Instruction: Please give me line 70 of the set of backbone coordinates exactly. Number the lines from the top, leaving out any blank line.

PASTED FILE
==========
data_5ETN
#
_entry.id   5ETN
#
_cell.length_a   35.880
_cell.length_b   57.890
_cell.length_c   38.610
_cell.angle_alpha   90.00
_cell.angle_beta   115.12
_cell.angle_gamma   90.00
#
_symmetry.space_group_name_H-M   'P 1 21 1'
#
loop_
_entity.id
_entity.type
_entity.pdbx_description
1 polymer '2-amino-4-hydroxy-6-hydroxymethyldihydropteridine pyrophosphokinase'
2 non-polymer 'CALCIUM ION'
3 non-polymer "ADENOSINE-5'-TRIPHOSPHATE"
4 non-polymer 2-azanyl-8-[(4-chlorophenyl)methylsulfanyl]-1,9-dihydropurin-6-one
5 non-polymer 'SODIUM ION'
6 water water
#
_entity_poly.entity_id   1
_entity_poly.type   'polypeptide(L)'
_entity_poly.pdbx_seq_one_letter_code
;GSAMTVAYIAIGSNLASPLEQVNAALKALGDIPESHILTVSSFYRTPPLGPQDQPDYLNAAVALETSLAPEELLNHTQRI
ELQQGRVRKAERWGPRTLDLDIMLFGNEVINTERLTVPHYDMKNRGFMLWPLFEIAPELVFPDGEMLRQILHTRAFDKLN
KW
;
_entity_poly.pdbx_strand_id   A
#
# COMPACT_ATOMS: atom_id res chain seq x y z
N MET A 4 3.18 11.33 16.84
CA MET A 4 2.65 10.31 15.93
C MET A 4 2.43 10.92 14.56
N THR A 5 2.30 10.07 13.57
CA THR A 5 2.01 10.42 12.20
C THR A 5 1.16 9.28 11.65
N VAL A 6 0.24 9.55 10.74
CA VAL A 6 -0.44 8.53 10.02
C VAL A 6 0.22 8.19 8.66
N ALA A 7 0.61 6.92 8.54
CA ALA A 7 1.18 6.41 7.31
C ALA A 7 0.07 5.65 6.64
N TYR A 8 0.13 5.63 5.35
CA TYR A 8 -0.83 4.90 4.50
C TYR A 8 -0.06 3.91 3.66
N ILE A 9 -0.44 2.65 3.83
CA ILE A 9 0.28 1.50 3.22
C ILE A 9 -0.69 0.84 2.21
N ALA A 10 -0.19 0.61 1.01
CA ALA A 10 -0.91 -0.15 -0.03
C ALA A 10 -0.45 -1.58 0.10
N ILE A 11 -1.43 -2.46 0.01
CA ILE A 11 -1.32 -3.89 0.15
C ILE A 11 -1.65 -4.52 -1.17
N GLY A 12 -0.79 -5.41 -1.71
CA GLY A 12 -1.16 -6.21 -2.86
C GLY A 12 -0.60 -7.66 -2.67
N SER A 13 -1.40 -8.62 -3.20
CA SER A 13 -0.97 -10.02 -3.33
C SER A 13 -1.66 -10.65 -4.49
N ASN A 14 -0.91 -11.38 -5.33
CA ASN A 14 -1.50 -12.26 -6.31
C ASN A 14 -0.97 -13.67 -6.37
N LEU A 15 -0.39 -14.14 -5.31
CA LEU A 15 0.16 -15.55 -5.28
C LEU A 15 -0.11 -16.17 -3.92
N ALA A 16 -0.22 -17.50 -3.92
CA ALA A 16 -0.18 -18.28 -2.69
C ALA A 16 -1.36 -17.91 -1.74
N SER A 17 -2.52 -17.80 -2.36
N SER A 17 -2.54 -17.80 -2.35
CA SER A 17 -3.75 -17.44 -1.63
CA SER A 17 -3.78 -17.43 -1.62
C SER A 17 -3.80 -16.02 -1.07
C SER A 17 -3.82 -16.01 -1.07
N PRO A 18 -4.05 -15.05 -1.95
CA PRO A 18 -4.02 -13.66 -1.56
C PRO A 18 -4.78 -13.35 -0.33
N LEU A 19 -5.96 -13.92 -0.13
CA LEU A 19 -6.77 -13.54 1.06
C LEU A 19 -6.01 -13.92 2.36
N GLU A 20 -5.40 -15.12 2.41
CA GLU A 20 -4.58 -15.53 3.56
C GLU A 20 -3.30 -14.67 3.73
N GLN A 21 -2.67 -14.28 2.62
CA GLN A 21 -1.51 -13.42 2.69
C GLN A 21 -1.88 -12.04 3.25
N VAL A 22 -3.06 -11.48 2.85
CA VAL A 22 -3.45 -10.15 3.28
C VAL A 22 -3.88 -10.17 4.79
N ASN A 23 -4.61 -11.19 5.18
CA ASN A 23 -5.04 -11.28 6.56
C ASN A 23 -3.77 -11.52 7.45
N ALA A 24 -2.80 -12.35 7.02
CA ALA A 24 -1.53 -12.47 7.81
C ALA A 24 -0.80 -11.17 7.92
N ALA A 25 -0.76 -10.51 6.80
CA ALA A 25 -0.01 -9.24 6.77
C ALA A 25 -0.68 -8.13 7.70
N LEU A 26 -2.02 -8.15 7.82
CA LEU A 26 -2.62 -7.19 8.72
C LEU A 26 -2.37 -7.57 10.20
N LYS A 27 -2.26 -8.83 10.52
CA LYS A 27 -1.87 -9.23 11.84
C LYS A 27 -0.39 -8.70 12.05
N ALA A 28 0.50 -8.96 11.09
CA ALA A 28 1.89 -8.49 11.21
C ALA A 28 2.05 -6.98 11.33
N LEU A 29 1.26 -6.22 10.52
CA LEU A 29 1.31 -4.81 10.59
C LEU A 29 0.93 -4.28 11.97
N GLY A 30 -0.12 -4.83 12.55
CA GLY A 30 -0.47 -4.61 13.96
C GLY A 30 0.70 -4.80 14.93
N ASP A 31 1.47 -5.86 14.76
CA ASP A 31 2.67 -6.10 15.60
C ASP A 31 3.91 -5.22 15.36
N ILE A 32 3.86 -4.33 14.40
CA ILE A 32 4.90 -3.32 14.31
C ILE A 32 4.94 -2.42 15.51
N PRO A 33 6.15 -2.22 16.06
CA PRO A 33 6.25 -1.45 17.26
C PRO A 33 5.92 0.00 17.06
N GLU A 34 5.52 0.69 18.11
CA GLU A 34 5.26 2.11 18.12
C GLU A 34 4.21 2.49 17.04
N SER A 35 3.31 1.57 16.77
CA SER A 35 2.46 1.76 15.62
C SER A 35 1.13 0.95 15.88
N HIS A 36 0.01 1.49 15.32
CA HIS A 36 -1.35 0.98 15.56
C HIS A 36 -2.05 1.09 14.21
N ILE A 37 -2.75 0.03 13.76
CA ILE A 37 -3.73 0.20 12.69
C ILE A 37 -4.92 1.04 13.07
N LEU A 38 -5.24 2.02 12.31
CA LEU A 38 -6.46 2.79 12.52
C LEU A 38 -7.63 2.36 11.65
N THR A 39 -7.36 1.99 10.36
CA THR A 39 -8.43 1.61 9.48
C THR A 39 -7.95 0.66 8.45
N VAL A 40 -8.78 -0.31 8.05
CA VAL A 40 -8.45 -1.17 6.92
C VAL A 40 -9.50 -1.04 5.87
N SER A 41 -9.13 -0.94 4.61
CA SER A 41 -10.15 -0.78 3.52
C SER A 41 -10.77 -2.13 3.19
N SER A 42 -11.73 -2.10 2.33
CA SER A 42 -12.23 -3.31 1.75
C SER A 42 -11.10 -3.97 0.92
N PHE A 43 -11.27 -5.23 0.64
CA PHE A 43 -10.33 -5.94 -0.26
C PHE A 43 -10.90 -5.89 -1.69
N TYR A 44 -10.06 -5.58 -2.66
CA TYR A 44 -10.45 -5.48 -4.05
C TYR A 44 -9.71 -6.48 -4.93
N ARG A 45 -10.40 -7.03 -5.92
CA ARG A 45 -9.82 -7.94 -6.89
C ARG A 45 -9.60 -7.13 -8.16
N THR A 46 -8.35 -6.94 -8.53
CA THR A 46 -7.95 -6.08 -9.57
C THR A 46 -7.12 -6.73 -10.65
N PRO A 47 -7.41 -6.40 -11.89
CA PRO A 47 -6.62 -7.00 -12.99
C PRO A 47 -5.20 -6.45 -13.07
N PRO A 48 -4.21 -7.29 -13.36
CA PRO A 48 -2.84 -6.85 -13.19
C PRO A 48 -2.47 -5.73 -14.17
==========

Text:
C LEU A 15 -0.11 -16.17 -3.92